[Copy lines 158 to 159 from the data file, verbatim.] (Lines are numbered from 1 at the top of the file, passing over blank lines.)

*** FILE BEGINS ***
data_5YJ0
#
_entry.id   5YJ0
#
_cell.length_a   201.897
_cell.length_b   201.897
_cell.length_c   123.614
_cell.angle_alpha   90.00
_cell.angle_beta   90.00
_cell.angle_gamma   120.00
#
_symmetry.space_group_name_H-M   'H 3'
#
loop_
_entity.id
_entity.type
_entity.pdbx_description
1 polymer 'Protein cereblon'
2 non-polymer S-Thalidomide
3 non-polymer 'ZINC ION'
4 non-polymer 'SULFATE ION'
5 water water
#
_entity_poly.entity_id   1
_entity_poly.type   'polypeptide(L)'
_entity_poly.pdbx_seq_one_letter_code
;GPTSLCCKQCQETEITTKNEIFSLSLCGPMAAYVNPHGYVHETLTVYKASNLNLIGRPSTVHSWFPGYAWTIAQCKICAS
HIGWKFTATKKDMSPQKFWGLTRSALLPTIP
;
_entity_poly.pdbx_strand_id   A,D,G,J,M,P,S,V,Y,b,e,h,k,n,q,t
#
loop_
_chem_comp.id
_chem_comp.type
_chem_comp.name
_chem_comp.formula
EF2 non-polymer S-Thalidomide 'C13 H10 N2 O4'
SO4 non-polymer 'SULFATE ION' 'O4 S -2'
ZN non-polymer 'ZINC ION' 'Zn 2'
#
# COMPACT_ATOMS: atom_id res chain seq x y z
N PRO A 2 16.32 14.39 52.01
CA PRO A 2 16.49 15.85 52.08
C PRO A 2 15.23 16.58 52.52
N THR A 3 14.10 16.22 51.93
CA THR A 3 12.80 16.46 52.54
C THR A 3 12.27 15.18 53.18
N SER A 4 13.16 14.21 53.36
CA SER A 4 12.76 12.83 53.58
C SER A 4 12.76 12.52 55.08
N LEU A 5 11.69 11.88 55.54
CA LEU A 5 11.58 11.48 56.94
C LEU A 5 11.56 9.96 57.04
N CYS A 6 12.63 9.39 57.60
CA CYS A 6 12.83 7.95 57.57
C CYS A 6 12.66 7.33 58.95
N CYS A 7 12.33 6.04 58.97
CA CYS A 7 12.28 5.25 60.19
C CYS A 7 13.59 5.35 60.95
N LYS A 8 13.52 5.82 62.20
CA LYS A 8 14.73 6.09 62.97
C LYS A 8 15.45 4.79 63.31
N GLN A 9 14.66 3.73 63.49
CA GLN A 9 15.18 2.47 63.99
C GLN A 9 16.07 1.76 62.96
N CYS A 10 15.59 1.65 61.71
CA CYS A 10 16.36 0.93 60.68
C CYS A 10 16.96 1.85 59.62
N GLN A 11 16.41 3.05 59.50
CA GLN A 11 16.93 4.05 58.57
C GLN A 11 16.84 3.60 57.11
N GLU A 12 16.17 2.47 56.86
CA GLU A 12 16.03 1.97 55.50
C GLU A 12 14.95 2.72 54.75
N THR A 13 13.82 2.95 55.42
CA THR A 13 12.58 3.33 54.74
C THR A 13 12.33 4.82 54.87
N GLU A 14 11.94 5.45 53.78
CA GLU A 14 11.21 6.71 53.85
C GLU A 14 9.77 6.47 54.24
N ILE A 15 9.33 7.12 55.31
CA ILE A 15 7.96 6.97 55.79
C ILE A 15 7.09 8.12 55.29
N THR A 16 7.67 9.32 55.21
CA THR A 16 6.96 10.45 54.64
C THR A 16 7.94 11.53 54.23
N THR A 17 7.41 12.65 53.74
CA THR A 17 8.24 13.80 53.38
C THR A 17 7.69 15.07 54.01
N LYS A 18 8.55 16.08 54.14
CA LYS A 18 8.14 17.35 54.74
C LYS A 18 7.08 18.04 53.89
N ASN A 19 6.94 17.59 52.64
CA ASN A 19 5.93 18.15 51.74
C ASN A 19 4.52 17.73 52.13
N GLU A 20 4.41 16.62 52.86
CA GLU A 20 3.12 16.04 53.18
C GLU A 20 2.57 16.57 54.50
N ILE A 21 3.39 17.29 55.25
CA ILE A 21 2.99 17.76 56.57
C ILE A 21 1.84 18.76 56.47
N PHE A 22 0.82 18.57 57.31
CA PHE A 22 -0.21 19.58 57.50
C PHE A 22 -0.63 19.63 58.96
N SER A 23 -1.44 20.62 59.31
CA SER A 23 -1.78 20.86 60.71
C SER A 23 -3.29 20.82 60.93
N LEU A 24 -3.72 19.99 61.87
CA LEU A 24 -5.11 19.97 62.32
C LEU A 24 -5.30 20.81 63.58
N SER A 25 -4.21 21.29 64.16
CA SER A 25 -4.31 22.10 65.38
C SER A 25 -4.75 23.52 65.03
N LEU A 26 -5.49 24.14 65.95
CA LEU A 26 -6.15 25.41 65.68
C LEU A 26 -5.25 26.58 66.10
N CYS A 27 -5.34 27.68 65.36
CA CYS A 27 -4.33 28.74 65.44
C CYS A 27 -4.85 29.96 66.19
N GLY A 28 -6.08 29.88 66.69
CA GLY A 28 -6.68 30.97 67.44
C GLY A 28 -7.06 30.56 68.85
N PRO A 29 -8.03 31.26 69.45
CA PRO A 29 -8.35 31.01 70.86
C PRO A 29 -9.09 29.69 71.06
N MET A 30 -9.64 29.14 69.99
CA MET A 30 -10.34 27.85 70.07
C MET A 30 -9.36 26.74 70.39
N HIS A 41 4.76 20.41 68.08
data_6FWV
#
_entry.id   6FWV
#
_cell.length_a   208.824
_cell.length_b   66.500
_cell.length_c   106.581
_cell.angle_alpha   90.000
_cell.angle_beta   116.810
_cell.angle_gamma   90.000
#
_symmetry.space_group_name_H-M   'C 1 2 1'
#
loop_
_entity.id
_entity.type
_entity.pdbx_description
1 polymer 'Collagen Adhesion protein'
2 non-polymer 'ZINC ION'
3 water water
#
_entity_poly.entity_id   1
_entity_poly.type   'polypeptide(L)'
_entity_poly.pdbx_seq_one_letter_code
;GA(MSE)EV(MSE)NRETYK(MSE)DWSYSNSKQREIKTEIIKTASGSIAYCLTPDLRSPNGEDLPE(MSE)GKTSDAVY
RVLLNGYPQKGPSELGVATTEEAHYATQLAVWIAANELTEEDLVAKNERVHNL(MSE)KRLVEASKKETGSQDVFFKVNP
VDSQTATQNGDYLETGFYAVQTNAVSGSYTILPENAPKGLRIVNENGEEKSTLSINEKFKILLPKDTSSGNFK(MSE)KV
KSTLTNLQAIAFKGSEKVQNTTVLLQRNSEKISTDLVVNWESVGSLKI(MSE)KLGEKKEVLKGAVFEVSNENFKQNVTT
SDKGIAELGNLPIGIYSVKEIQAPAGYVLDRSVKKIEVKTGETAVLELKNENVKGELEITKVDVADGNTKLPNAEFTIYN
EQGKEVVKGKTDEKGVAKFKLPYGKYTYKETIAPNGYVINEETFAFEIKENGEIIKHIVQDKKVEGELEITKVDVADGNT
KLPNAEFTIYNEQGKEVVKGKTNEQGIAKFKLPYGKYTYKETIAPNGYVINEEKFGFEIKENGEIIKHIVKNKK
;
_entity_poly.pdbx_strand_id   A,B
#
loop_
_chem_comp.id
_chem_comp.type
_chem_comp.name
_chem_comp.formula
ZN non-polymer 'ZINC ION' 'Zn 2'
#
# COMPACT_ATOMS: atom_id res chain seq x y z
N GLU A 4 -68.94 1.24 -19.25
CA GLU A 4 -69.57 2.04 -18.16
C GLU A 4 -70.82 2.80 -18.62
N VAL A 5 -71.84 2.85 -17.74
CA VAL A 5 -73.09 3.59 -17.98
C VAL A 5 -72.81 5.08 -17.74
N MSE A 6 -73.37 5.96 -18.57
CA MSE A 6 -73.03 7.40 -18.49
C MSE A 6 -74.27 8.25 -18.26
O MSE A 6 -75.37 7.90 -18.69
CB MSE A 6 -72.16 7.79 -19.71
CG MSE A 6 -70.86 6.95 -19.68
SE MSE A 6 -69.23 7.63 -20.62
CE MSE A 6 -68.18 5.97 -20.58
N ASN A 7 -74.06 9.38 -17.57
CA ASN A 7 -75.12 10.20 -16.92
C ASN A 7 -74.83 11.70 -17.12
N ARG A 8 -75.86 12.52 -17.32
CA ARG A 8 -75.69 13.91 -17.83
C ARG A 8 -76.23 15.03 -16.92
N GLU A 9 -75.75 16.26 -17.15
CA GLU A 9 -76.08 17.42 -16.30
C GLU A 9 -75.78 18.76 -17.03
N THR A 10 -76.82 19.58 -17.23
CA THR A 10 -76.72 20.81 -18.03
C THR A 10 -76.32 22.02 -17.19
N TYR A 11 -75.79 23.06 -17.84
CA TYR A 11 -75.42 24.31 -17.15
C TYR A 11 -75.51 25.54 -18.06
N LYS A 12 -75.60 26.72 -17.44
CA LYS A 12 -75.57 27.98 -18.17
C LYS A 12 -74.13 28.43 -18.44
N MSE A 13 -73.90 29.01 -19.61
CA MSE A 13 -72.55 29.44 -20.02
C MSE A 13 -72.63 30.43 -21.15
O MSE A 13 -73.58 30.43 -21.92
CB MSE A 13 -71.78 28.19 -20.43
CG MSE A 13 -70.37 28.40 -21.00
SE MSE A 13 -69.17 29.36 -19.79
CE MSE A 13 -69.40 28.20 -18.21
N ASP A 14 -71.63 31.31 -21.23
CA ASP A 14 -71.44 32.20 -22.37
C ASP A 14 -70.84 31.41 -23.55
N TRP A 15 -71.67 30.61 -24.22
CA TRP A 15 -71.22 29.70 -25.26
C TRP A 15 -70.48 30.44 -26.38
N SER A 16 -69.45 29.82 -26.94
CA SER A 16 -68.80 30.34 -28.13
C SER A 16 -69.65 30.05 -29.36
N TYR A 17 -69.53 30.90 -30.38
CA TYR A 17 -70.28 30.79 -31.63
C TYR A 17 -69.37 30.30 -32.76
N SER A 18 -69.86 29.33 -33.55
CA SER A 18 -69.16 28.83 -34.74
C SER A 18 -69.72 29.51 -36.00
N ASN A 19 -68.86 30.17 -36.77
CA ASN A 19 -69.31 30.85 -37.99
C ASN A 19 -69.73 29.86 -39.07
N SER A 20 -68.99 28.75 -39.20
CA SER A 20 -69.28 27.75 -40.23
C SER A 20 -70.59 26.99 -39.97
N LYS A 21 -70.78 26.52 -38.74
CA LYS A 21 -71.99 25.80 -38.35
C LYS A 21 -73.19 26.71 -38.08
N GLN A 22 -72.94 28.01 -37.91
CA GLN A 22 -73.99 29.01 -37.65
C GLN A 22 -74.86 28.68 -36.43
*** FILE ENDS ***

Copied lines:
SDKGIAELGNLPIGIYSVKEIQAPAGYVLDRSVKKIEVKTGETAVLELKNENVKGELEITKVDVADGNTKLPNAEFTIYN
EQGKEVVKGKTDEKGVAKFKLPYGKYTYKETIAPNGYVINEETFAFEIKENGEIIKHIVQDKKVEGELEITKVDVADGNT